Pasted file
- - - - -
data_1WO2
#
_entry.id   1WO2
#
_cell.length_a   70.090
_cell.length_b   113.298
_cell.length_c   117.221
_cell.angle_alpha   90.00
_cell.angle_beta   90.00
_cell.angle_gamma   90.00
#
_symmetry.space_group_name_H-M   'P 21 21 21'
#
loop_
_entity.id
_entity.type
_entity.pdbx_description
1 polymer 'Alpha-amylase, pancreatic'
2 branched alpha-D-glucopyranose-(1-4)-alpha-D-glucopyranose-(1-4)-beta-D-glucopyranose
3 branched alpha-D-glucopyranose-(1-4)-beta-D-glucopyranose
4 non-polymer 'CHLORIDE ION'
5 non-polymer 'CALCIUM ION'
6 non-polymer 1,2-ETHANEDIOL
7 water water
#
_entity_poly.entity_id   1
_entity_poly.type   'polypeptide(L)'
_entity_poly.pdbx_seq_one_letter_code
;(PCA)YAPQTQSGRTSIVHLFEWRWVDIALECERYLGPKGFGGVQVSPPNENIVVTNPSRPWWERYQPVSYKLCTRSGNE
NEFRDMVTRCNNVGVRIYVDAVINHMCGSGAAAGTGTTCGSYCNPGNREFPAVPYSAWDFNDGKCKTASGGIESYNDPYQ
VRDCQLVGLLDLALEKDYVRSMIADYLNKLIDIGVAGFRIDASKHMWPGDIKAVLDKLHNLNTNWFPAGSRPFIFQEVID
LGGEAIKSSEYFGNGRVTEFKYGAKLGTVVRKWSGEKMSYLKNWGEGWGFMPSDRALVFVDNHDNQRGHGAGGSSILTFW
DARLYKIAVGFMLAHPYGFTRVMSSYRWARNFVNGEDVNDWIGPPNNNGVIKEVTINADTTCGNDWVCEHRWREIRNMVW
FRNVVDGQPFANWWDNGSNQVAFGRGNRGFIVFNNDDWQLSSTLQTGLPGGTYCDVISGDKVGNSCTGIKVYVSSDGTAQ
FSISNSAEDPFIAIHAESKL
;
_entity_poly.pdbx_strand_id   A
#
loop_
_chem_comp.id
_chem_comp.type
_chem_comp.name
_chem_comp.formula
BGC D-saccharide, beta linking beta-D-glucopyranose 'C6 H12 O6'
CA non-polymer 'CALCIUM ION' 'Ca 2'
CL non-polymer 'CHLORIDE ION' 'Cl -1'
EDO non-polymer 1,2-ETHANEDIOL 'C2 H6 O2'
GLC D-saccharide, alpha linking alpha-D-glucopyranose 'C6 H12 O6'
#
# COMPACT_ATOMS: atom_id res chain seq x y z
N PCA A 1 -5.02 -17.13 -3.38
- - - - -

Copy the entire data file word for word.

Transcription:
data_1WO2
#
_entry.id   1WO2
#
_cell.length_a   70.090
_cell.length_b   113.298
_cell.length_c   117.221
_cell.angle_alpha   90.00
_cell.angle_beta   90.00
_cell.angle_gamma   90.00
#
_symmetry.space_group_name_H-M   'P 21 21 21'
#
loop_
_entity.id
_entity.type
_entity.pdbx_description
1 polymer 'Alpha-amylase, pancreatic'
2 branched alpha-D-glucopyranose-(1-4)-alpha-D-glucopyranose-(1-4)-beta-D-glucopyranose
3 branched alpha-D-glucopyranose-(1-4)-beta-D-glucopyranose
4 non-polymer 'CHLORIDE ION'
5 non-polymer 'CALCIUM ION'
6 non-polymer 1,2-ETHANEDIOL
7 water water
#
_entity_poly.entity_id   1
_entity_poly.type   'polypeptide(L)'
_entity_poly.pdbx_seq_one_letter_code
;(PCA)YAPQTQSGRTSIVHLFEWRWVDIALECERYLGPKGFGGVQVSPPNENIVVTNPSRPWWERYQPVSYKLCTRSGNE
NEFRDMVTRCNNVGVRIYVDAVINHMCGSGAAAGTGTTCGSYCNPGNREFPAVPYSAWDFNDGKCKTASGGIESYNDPYQ
VRDCQLVGLLDLALEKDYVRSMIADYLNKLIDIGVAGFRIDASKHMWPGDIKAVLDKLHNLNTNWFPAGSRPFIFQEVID
LGGEAIKSSEYFGNGRVTEFKYGAKLGTVVRKWSGEKMSYLKNWGEGWGFMPSDRALVFVDNHDNQRGHGAGGSSILTFW
DARLYKIAVGFMLAHPYGFTRVMSSYRWARNFVNGEDVNDWIGPPNNNGVIKEVTINADTTCGNDWVCEHRWREIRNMVW
FRNVVDGQPFANWWDNGSNQVAFGRGNRGFIVFNNDDWQLSSTLQTGLPGGTYCDVISGDKVGNSCTGIKVYVSSDGTAQ
FSISNSAEDPFIAIHAESKL
;
_entity_poly.pdbx_strand_id   A
#
loop_
_chem_comp.id
_chem_comp.type
_chem_comp.name
_chem_comp.formula
BGC D-saccharide, beta linking beta-D-glucopyranose 'C6 H12 O6'
CA non-polymer 'CALCIUM ION' 'Ca 2'
CL non-polymer 'CHLORIDE ION' 'Cl -1'
EDO non-polymer 1,2-ETHANEDIOL 'C2 H6 O2'
GLC D-saccharide, alpha linking alpha-D-glucopyranose 'C6 H12 O6'
#
# COMPACT_ATOMS: atom_id res chain seq x y z
N PCA A 1 -5.02 -17.13 -3.38